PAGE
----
Rethinking AFSA Supply Chain Strategy

Rethinking AFSA Supply Chain Strategy

Miguel Angel Alvarado (Universidad del Pacífico, Peru) and Mario Chong (Universidad del Pacífico, Peru)
DOI: 10.4018/978-1-7998-0202-0.ch019

Abstract

AFSA is an industrial company that produces flexible packaging and has more than 200 plants on five continents. It has an important presence in South America with five plants in the region. Among its main features is to supply other industries (B2B) produce under the strategy make-to-order, with local, regional, and corporate hierarchies. Its value proposition is aimed at delivering superior customer service to the market with innovative and quality products. However, due to the acquisitions that the company has made in the last two years in different countries of the region and the growth in the consumption of flexible packaging, the strategies among the different areas of the company have not been aligned, creating incompatibilities between the strategies of the functional areas like sales, operations, finance, and supply chain. This chapter proposes to optimize the supply chain of AFSA, using a strategic methodology of diagnosis and operational analysis to have a multidimensional approach that allows for decision-making.
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Introduction

This document is part of the opportunities that AFSA has to reduce its inventory levels and reduce the logistics cost of spare parts, optimizing its supply chain. Currently, the value of spare parts inventories is US $ 3.5 million, with 95% of spare parts that have a consumption frequency of less than six months during a year.

On the other hand, the company has a strategy of working under order which requires that the machines are 100% operational as an unexpected stop for repairs or waiting for spare parts may mean that the dates or quantities will not be met of delivery to the client due to the fact that we have a machine employability of 75% to 100% that does not allow us to transfer production to other machines.

Through the present investigation it has been possible to identify that the biggest obstacles of this business model are the low compatibility that exists between its strategies (for example, the lack of differentiation by type of good of the actual purchasing strategy for spare parts get into conflict with many of the cost-minimizing, resource administration, strategies.), which has generated an increase in the value of inventories of spare parts and in the cost of spare parts.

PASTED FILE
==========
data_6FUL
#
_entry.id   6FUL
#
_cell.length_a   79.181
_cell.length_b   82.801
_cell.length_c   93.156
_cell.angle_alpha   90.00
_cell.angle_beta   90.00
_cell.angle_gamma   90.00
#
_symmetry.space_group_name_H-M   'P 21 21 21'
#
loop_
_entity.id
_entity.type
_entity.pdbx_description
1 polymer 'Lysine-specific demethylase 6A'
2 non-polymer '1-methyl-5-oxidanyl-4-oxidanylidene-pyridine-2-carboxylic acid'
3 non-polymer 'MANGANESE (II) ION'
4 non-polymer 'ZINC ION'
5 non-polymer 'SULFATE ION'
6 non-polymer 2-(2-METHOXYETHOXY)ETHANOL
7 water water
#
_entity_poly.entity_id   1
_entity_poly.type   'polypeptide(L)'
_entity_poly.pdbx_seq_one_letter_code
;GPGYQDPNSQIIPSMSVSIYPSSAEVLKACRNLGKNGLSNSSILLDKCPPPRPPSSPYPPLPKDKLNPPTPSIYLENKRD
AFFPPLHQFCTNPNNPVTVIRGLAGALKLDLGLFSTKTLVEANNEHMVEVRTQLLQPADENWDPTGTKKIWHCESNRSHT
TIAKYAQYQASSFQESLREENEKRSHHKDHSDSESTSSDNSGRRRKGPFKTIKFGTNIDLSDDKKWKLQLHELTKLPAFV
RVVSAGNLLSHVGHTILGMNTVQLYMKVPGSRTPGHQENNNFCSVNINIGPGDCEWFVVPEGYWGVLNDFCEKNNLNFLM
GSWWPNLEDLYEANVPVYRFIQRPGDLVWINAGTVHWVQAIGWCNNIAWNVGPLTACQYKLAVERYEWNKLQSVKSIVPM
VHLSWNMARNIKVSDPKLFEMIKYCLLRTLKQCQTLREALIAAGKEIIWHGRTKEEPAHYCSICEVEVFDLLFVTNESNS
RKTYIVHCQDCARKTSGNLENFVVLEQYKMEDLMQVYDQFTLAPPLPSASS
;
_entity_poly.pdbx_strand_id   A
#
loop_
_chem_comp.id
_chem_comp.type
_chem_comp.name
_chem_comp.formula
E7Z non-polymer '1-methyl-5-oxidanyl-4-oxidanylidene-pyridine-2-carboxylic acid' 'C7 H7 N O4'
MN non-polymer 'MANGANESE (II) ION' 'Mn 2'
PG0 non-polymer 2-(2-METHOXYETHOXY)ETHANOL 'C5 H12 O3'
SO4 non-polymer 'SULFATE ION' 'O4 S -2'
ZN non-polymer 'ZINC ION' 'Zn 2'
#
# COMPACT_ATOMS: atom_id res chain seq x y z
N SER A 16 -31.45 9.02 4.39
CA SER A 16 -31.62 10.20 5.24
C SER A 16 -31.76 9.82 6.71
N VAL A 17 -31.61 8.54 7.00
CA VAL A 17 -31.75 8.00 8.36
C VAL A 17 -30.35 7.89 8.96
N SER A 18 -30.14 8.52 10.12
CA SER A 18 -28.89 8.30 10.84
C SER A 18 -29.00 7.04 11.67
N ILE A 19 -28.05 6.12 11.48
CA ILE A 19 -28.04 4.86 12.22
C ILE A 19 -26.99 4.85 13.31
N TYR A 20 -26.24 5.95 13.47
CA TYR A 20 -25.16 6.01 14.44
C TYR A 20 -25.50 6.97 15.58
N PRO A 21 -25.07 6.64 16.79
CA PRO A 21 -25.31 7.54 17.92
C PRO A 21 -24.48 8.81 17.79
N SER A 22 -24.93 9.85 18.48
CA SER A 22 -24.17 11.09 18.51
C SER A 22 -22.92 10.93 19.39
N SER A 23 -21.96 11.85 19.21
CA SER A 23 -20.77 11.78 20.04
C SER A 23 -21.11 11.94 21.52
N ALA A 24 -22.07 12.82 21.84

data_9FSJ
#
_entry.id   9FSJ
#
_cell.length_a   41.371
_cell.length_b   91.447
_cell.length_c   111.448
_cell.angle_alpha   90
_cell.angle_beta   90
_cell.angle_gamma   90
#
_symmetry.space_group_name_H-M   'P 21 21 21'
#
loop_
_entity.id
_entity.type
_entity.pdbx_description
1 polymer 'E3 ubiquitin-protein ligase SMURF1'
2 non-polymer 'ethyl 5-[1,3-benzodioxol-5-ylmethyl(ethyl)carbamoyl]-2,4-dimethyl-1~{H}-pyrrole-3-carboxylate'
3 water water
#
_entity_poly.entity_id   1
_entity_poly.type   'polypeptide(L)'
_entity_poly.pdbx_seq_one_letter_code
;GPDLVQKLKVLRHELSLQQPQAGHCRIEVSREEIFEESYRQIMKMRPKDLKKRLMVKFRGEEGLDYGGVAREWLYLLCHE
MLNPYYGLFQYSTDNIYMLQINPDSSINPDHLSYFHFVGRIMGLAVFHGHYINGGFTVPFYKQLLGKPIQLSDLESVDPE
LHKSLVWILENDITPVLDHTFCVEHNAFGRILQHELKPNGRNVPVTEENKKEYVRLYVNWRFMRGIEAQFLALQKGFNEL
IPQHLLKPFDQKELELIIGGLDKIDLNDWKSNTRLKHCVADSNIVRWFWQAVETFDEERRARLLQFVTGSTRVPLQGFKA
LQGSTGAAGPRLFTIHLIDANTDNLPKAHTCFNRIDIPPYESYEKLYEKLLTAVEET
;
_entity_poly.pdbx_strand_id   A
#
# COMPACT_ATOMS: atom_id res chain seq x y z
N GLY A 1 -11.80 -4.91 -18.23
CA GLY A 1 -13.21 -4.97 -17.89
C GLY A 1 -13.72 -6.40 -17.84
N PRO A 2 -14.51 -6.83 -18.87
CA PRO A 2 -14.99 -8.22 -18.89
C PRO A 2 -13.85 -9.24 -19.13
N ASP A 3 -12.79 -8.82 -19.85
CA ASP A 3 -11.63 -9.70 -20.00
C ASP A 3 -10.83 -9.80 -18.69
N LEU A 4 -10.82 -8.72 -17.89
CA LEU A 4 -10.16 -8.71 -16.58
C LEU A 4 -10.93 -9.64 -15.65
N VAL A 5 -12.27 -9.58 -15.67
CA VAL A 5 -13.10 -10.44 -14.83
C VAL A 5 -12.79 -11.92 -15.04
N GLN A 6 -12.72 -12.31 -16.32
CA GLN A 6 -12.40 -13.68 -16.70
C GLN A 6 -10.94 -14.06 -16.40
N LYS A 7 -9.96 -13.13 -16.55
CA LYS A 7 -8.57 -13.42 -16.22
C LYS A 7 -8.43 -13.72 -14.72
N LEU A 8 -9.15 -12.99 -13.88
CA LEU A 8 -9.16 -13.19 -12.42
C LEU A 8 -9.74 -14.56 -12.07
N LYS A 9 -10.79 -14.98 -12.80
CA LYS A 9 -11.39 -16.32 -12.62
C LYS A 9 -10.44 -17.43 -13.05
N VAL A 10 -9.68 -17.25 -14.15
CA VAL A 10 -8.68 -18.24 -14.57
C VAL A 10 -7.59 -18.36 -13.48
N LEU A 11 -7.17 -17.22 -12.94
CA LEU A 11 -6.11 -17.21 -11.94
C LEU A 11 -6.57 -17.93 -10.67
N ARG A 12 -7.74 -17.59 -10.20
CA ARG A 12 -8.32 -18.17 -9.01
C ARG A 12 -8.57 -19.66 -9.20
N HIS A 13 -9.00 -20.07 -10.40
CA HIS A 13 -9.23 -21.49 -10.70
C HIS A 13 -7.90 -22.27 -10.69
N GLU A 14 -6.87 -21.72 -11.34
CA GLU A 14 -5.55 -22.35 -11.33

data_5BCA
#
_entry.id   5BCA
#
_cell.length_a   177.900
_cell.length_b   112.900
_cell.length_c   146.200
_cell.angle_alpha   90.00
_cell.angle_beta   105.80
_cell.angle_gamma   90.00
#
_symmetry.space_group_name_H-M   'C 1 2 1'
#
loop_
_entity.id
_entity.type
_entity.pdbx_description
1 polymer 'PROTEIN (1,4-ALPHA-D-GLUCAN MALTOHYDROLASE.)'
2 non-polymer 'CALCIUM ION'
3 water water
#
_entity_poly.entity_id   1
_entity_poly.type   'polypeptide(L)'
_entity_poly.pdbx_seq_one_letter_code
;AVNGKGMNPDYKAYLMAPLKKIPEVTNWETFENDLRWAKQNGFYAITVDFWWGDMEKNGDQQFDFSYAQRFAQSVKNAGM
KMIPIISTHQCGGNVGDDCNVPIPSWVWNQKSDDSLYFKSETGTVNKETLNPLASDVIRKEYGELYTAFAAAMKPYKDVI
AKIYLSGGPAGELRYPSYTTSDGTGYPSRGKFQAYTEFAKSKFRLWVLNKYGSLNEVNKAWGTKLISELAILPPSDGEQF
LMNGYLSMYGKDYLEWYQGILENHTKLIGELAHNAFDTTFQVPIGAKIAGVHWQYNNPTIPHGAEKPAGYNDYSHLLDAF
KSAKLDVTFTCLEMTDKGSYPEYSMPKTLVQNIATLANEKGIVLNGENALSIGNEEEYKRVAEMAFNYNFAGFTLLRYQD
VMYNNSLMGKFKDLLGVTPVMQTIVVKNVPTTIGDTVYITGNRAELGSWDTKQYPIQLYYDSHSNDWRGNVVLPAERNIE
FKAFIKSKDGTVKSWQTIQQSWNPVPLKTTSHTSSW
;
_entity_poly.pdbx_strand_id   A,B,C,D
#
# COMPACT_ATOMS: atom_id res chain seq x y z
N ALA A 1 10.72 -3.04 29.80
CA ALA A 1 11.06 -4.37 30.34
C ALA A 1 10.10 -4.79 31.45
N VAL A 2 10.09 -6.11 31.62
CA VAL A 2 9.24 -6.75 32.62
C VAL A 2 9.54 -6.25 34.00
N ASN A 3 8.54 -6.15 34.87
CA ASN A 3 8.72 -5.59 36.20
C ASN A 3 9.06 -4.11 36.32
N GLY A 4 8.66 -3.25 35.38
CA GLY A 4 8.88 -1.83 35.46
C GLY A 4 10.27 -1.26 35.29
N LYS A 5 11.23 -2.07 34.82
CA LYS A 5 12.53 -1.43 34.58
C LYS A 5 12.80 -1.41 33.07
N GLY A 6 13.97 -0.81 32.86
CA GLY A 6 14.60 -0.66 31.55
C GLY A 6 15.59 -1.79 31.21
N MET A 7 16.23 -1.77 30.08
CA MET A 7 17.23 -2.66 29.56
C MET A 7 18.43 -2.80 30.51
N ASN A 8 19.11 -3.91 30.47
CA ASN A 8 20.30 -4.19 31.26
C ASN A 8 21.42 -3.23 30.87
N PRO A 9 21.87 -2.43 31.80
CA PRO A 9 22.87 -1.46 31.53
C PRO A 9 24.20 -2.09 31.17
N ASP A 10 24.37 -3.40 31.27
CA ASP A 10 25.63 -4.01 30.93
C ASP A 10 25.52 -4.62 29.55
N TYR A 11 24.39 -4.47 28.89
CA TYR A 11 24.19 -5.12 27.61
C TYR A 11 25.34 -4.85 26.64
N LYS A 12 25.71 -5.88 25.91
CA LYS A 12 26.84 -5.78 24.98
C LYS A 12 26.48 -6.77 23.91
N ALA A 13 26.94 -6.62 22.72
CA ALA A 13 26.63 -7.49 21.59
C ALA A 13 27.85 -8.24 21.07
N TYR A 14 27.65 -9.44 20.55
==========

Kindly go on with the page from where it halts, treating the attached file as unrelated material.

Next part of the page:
There is also a problem with human resources that is related to company strategies as follows: the low compatibility between company strategies may be due to an inconsistence of internal objectives (for example two production areas pursuing different objectives). This point, in particular, deserves especial attention and its coverture is beyond the main topic of this work (that is spare parts management).

The use of the risk-cost matrix will allow defining strategies by family; then, the planning of the demand for the spare parts will help to have a better visibility of future needs and will complement the strategies defined in the risk-cost matrix. Finally, the implementation of the centralized warehouse of spare parts will reduce the value of the inventory of spare parts, which will be reflected in a lower capital of immobilized work.

According to a Market Research Report made by Grand View Research (GVR) in 2018, the flexible packaging industry has many important linkages with other industries, that’s why it is of vital importance in generating employees and encouraging production and commercialization. It also produces a positive impact on industry integration, as an enterprise (like AFSA) can sell packaging products to clustered industries or encourage the clusterization (Morris, 2016 and Säilä, 2018). In Peru, following MINCETUR characterization (2019), many companies produce packaging products for a wide range of different business (for example, construction business, commercialization, transport, etc.). It is also important to consider that the market is regulated, mainly because flexible packaging production is potentially dangerous for the environment as it produces many kinds of wastes (Säilä, 2018 and Narancic & O’connor, 2019).

The flexible packaging market in South America is dominated by Brazil, which has 48% of total sales in the region, followed by Argentina and Colombia with 10%, respectively, and the remaining 32% is distributed in more than 10 countries. In total, Latin America has a potential market of US $ 5 billion with an estimated annual growth rate of 3, 7% due to the increase in population, better standard of living, expansion of processed industries, and others. In addition, factors such as the greater penetration of retails, greater number of young people living alone, and the entry of more women into the workplace, allow that in countries such as Bolivia and Peru there was a 6% growth in sales of Flexible packaging in 2016, according to information from PCI Films Consulting LTD 2005 (2015).

Around 98% of production in the region goes to Latin American markets, only 2% goes to the North American market, which means that the region is self-sufficient since imports are less than 1% to places outside of the region.

Figure 1 indicates the market share of PET-RPET firms in Latin America, as can be seen, the Food and Beverage segment represents 76% of sales in the region, with dehydrated foods being the largest segment with a 15% share.

Figure 1.

Market share in Latin America

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Source: PCI Films Consulting LTD 2005. Author’s own elaboration.

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